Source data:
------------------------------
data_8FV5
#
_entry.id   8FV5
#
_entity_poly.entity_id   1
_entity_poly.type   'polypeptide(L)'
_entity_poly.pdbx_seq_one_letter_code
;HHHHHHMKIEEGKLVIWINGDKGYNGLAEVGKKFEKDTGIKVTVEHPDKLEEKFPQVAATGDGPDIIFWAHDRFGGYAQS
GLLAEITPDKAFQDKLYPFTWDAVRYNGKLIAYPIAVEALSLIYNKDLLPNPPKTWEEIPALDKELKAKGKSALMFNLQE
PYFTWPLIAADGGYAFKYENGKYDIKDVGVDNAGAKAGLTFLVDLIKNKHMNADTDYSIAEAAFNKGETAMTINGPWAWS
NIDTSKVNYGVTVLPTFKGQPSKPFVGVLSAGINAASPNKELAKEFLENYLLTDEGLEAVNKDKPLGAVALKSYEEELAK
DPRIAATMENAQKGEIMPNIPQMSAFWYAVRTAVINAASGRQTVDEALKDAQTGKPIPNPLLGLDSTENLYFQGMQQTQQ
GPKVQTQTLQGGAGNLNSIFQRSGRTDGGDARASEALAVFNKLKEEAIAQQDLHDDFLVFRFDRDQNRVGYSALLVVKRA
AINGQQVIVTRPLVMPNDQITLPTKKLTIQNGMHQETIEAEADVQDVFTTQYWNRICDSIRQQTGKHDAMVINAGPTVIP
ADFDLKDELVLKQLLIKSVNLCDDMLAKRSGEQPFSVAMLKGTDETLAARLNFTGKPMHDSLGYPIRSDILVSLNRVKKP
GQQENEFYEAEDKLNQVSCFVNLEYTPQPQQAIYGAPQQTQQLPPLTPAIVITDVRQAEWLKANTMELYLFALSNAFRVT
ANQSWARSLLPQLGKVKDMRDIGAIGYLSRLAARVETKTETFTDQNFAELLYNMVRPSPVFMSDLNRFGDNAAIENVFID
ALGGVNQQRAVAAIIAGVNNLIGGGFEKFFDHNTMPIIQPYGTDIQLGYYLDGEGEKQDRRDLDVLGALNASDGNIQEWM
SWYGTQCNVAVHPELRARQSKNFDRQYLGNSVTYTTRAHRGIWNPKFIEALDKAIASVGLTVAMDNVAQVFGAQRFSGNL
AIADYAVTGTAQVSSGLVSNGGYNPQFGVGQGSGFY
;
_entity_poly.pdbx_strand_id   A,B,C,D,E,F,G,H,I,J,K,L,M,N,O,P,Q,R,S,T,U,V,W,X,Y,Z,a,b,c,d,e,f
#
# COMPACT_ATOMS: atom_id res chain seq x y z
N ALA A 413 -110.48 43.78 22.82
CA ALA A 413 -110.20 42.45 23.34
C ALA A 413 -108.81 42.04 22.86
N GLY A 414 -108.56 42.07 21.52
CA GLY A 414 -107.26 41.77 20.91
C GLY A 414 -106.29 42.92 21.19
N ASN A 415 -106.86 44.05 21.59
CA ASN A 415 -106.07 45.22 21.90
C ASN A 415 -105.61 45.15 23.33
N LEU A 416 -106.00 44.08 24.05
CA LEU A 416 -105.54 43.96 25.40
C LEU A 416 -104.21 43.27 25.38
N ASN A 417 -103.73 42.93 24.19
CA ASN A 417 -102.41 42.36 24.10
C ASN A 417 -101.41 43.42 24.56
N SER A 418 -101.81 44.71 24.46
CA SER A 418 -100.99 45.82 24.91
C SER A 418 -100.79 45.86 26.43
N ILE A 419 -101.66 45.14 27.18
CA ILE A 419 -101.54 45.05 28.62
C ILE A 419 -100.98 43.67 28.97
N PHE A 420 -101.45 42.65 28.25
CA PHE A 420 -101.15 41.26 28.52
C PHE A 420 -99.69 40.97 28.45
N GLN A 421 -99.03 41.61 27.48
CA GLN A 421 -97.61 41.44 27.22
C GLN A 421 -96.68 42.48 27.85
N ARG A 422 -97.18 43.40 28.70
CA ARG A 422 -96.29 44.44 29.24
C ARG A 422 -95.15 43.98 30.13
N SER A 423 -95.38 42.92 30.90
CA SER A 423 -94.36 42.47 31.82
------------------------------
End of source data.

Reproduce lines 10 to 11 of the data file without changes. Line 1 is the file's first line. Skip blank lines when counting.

PYFTWPLIAADGGYAFKYENGKYDIKDVGVDNAGAKAGLTFLVDLIKNKHMNADTDYSIAEAAFNKGETAMTINGPWAWS
NIDTSKVNYGVTVLPTFKGQPSKPFVGVLSAGINAASPNKELAKEFLENYLLTDEGLEAVNKDKPLGAVALKSYEEELAK